Keeping the area clean and dry should also be a priority. You should change the dressing each day and when you do, wash your hands to avoid introducing infection. Washing the area frequently will help keep away dirt or irritants. With closed blisters, you can wash the area using salt water or a mild soap and water before applying a bandage. If the blister has burst, don't peel off any of the remaining skin on top. Allow the fluid to drain, wash the area and cover it with a dry, sterile dressing or bandage to keep it from infection while it heals on its own. Over the counter hydrocolloid dressings can be helpful in preventing discomfort and encouraging the healing process.
Some blisters, particularly blood blisters, can be painful. You can apply an ice pack or even a bag of frozen vegetables to the area immediately after the injury to help relieve the pain, keeping it there for 10 to 30 minutes depending on how long you need it. Wrapping up the ice pack in a towel will keep the ice from touching the affected skin area directly. Otherwise, you should follow the same directions outlined above when it comes to keeping it clean and dry, and protecting it by using a sterile dressing.
While most blisters heal on their own, you may need to see a doctor if:
- The blister was caused by a medical condition such as herpes, chicken pox or an allergic reaction.
- The blister is infected, which may be indicated by redness, swelling, pus, fever or pain.
- The blister was caused by a burn.
- The blister is abnormally large.
There are many ways you can prevent getting blisters on your skin. Here are some tips to help you keep your skin free of blisters:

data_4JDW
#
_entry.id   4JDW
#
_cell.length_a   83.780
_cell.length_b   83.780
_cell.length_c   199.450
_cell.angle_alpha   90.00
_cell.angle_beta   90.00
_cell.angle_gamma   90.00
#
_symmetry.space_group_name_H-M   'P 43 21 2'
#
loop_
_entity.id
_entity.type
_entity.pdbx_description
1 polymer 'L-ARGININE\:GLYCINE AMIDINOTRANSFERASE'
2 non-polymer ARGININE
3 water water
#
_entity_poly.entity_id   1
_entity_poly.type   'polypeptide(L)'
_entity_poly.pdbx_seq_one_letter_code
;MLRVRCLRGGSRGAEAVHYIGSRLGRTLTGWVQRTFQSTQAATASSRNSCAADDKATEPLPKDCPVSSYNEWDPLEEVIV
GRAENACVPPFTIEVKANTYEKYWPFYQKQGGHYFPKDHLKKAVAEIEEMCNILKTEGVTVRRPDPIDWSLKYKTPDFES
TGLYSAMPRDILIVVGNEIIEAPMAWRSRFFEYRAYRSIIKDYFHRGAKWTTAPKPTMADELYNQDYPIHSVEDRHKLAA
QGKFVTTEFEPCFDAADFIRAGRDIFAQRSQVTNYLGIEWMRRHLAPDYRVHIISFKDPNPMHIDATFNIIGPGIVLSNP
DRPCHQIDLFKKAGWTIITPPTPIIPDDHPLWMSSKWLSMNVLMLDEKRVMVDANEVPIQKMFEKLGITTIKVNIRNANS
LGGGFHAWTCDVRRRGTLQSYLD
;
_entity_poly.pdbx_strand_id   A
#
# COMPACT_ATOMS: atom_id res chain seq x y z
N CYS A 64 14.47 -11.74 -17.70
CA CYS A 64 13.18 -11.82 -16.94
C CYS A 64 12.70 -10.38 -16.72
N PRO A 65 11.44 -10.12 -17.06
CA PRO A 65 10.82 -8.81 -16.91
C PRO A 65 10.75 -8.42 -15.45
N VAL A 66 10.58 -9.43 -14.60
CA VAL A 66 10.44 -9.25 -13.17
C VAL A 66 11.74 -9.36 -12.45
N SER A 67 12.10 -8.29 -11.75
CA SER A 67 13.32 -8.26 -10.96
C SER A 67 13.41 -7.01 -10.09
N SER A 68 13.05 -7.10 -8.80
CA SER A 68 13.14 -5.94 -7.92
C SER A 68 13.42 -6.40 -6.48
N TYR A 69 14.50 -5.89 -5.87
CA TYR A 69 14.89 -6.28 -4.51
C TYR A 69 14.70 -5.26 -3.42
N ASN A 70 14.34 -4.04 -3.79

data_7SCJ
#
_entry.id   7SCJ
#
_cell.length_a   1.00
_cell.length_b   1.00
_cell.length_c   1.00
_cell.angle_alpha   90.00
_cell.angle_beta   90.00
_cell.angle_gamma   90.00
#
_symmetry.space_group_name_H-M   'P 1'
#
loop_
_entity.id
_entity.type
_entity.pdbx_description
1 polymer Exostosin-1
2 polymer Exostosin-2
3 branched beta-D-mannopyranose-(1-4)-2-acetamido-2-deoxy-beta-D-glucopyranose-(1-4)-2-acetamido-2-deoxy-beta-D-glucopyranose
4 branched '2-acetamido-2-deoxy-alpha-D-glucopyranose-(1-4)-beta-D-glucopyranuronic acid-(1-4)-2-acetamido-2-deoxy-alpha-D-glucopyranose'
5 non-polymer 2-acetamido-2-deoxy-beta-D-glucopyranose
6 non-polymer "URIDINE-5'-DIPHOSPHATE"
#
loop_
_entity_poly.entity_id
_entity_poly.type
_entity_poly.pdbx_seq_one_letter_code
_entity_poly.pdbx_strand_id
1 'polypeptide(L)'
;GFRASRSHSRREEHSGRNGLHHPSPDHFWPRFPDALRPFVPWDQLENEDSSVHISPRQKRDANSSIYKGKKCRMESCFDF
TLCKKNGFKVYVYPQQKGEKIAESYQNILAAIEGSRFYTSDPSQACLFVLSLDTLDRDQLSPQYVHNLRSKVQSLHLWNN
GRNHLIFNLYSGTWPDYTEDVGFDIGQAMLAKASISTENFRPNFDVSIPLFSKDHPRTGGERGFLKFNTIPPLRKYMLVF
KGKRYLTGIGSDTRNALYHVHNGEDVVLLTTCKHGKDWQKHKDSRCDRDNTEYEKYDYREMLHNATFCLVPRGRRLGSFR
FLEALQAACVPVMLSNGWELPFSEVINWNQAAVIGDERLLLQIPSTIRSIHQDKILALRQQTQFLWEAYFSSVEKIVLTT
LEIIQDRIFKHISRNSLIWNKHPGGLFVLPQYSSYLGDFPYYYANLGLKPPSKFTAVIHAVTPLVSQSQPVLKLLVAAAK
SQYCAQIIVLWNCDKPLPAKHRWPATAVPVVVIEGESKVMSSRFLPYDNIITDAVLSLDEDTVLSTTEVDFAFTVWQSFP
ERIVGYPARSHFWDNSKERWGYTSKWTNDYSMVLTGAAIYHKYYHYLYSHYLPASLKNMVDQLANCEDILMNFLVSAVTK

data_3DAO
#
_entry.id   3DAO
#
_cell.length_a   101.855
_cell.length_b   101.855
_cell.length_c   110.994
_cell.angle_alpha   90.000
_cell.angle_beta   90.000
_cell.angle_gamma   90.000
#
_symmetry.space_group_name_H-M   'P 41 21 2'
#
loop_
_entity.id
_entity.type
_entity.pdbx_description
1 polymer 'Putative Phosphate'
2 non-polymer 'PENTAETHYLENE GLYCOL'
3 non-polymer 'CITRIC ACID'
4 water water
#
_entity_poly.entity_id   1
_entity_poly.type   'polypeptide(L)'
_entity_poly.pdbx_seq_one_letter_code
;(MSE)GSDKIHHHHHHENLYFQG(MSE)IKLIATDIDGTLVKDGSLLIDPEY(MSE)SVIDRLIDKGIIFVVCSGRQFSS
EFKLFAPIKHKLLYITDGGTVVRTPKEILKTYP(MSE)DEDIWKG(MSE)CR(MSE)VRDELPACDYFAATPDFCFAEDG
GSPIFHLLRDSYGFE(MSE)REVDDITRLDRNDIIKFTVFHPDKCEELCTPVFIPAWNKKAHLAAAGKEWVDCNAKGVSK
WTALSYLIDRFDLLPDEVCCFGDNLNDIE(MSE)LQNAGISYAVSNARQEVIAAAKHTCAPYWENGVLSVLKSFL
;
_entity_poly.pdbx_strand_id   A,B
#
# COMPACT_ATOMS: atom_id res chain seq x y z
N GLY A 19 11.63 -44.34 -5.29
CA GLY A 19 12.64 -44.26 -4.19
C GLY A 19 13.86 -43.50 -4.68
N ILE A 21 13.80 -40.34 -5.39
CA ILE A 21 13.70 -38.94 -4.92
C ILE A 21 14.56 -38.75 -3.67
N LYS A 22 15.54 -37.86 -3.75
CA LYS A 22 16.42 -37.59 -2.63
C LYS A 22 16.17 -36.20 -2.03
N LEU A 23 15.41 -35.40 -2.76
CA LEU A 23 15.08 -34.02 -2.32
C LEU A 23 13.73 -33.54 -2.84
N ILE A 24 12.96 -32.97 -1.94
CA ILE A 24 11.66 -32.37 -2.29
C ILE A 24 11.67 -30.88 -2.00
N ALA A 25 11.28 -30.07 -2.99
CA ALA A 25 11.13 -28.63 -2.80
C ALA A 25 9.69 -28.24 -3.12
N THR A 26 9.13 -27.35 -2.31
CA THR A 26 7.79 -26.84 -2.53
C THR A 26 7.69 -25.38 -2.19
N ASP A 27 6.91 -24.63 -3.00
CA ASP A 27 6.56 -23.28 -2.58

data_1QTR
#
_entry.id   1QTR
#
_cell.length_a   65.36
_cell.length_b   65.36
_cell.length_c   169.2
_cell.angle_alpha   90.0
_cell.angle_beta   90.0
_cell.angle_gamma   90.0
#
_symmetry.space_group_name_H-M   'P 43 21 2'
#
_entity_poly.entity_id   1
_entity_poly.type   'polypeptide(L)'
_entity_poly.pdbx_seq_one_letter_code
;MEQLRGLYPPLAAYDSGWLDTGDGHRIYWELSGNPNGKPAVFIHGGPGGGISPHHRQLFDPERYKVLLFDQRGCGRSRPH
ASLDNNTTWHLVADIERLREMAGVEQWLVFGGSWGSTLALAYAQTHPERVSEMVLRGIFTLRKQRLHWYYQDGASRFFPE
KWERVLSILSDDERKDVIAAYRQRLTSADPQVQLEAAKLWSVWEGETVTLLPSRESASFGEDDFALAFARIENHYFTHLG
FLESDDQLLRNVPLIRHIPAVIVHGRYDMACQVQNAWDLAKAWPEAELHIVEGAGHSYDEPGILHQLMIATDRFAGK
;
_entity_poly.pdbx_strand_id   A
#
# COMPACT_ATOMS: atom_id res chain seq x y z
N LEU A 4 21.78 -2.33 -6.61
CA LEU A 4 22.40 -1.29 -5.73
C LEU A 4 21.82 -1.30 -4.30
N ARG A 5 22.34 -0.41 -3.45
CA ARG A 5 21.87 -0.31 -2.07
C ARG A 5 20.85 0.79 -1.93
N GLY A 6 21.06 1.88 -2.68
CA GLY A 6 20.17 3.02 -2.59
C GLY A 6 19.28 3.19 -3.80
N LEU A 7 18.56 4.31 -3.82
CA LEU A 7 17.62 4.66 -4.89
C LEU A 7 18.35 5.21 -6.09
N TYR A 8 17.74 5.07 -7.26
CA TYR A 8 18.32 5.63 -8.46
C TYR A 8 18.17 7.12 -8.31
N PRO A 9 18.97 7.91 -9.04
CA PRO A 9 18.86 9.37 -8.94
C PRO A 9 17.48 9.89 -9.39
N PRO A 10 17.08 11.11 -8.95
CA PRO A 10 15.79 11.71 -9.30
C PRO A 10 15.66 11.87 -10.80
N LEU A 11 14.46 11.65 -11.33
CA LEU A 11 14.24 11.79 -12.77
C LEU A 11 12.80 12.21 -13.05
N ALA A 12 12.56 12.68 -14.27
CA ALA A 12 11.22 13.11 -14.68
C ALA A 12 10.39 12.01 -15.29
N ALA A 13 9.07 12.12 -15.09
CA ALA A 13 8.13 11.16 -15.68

- Avoid wearing tight fitting shoes that rub against your feet. Always choose comfortable and well-fitting shoes. If you are going to be walking a lot, choose comfortable shoes that you have worn before as brand new shoes may not be comfortable at first and may rub.
- Since blisters are more likely to form on moist skin, it's important to keep your feet clean and dry. That means wearing clean socks with your shoes. If you have feet that are especially prone to sweating, wear socks that absorb moisture or change your socks during the day.
- Put on protective gloves when you're doing manual work in the garden and using tools like shovels to help prevent blisters from forming on your hands.
- Use proper safety and protective gear when working in environments that use heat or chemicals.
- Be careful with handling objects that get very hot, like the stove or a hot pot.
- Use sunscreen and wear a hat to protect yourself from the sun and avoid getting sunburn blisters. If you do get sunburnt, use a moisturizing lotion to alleviate any discomfort.
- Wear protective gloves when using detergents, cleaning products and other chemical solutions and avoid unnecessary contact.
- Blisters that are caused by a medical condition are usually not preventable. But you can avoid contact with people who have infections which cause blisters, such as chickenpox, shingles, or cold sores, to prevent acquiring the infection.
|Written by:||Michal Vilímovský (EN)|
|Education:||Medical student, 3rd Faculty of Medicine, Charles University, Prague, Czech Republic|
|Published:||January 3, 2014 11:37 PM|
|Next scheduled update:||January 3, 2016 11:37 PM|